As maia was celebrating reaching the top of the first mountain pass (first out of 5 that we will try to conquer in the next 10 days), Fin was already looking at the downhill that he knew was going to be rough (I did not).
Maia realises quite quickly it wasn’t going to be a ride in the park: snow, trucks and stones.
Fortunately we left the trucks and snow behind quite quickly but instead we started to ride down with the huge amount of water coming from the melting snow.
Soon it became difficult to know if we were on the road or in the river. Luckily few vehicles had come that far before us and we were not trapped in the mud.
The thrilling experience lasted a couple of hours, almost as long as to go up the same distance on the other side. The view showed us the real wilderness of this massive mountain range: we are now in the Himalayas. Although we had been in the mountains for a while, at this moment it seemed we had trans passed a boundary, we left behind the inhabited world and now we are in the land of snowcapped desolated mountains. This is the road to Leh and the Ladakh, a region in the Himalayas that is closed to the rest of India (and the world) most part of the year and only can be accessed by land once the summer heat manages to melt the snow that covers its 2 connecting roads.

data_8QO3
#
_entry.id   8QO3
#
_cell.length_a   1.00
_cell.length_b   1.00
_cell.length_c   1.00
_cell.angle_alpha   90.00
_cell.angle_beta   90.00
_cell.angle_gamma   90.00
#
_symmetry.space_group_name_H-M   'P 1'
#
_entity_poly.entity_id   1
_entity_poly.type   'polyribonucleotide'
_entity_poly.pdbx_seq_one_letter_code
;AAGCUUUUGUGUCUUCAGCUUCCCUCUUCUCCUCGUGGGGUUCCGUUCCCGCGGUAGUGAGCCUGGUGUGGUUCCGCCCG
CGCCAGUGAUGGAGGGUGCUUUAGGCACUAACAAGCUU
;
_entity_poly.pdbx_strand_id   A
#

The wind pushed us all the way to Sissu where we found a free camp site by the river. There we tried to gather more information about the opening of the road. When we left Manali the rumours were that the road will open mid June (5 days to go at that moment of our journey). This year the road will open unusually late due to heavy snowfall still underway throughout May and June. We spoke with the road workers, with tour guides and any passing traveller but we heard a variety of forecasts, “maybe it’s already open for two wheelers, maybe it will open in 3 days, or maybe 2 weeks…” so it looked like we need to do a slow progress and enjoy the mild weather at 3300m!